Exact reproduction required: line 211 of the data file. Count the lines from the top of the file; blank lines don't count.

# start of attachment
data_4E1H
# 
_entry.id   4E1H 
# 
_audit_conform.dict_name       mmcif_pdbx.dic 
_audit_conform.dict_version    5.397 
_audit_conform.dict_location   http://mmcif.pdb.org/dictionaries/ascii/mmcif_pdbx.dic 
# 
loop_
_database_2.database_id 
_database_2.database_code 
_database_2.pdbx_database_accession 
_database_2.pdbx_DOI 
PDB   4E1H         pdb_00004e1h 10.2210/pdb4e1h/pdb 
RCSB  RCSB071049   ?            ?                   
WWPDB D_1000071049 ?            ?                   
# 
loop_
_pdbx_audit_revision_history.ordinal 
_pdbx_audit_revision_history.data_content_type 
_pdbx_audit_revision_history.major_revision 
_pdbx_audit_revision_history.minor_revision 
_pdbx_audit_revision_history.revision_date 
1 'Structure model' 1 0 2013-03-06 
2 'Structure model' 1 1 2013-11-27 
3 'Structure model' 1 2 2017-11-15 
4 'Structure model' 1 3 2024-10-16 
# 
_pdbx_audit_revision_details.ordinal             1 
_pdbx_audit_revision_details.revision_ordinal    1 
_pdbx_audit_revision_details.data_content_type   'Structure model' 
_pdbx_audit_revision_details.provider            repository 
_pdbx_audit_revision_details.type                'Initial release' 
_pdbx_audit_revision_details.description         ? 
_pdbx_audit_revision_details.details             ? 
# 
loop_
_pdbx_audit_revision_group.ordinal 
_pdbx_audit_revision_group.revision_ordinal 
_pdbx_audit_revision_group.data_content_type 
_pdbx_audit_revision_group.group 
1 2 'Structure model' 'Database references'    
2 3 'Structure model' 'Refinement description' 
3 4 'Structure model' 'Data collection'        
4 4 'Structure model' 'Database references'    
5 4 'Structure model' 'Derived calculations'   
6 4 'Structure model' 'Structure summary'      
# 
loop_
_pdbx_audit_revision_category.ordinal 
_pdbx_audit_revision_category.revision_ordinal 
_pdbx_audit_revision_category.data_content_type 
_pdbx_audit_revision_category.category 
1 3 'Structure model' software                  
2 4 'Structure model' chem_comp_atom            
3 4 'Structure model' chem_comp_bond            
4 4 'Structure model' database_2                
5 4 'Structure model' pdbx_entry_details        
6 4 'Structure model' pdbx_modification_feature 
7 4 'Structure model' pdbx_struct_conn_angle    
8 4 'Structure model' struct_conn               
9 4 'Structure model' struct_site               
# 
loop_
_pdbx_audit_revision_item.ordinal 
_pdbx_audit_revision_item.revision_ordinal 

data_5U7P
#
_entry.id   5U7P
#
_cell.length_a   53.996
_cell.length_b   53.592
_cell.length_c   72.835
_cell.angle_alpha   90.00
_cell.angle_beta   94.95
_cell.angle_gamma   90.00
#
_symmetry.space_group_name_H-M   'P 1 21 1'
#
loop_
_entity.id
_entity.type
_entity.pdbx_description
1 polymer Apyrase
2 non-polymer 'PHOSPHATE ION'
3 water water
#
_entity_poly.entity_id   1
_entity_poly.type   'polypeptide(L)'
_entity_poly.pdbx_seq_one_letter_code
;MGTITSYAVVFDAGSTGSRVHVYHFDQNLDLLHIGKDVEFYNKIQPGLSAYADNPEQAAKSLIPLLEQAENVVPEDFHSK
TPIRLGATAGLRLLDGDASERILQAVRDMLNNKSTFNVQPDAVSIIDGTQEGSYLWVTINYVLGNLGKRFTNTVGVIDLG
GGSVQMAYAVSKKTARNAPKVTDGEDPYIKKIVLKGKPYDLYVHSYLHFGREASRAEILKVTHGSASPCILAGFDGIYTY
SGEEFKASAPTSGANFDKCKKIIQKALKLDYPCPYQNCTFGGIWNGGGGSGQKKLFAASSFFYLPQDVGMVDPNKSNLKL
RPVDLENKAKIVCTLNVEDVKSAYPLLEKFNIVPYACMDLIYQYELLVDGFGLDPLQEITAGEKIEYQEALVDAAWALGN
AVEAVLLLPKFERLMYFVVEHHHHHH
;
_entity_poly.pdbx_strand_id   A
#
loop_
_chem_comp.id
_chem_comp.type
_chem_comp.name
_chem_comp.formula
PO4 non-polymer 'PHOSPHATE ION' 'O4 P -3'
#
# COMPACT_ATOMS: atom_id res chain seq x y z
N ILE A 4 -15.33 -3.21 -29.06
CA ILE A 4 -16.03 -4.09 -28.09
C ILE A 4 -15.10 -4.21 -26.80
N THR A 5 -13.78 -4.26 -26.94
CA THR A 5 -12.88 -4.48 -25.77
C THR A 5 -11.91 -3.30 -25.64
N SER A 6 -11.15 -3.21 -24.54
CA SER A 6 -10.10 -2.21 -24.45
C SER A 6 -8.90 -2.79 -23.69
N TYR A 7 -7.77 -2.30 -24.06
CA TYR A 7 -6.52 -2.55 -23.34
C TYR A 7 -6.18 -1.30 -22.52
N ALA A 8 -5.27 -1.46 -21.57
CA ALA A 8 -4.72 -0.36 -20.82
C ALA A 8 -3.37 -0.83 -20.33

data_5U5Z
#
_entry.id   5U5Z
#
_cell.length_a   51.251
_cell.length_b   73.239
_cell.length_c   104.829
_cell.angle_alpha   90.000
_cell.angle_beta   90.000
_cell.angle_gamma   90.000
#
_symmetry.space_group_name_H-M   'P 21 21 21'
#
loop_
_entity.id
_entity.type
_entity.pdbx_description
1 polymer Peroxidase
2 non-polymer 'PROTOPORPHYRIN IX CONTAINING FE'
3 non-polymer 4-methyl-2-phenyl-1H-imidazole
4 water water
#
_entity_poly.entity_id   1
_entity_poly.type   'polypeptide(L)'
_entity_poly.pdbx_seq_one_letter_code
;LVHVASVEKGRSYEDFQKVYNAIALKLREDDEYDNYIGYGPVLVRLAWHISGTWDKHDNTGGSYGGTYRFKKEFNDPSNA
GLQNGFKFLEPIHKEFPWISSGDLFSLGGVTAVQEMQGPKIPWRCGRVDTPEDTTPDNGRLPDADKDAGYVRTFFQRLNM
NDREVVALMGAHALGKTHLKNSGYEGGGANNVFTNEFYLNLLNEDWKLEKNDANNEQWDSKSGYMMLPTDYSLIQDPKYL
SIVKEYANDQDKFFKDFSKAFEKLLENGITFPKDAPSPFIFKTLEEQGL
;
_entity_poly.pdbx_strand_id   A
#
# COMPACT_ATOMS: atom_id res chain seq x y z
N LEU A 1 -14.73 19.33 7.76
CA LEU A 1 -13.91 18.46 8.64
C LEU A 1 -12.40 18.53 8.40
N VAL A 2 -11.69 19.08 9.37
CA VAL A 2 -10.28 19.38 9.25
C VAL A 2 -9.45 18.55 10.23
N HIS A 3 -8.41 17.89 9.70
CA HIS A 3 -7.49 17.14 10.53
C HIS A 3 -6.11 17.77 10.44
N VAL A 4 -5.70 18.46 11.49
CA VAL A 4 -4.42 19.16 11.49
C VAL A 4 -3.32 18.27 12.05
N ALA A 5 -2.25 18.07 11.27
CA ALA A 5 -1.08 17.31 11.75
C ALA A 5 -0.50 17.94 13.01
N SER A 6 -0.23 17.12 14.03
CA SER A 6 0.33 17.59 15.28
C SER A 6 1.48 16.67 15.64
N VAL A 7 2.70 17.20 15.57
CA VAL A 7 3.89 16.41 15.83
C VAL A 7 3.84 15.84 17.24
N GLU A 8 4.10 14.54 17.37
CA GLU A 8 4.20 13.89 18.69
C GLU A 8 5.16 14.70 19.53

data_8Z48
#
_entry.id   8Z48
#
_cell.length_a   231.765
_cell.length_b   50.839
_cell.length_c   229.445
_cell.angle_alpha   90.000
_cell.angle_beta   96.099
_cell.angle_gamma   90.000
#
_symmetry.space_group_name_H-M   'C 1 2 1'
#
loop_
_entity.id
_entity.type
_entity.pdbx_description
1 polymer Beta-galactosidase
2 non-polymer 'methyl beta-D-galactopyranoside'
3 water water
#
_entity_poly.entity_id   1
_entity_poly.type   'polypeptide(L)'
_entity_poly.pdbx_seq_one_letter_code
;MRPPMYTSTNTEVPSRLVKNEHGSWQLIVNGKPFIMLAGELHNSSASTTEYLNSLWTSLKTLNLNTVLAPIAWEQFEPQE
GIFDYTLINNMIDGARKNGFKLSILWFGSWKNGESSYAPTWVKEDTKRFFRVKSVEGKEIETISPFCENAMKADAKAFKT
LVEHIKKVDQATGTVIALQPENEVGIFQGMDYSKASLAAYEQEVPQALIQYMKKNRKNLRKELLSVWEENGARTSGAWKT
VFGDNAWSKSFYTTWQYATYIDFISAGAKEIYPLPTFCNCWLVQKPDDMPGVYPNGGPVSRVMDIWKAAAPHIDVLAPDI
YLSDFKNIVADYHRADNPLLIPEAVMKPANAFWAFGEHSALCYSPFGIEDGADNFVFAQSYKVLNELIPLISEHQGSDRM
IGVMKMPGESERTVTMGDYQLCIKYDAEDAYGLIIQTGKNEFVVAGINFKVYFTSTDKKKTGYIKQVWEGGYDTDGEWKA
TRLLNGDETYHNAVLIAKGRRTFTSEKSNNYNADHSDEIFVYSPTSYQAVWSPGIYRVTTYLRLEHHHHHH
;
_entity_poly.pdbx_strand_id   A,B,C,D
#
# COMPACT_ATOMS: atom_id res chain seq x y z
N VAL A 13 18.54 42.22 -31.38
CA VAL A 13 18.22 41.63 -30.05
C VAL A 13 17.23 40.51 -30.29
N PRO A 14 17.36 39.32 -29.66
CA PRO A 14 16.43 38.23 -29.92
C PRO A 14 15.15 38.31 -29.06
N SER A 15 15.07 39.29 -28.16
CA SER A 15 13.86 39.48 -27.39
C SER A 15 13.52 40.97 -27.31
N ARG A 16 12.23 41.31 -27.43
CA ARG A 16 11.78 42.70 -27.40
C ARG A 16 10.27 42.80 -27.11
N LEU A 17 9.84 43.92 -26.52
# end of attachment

;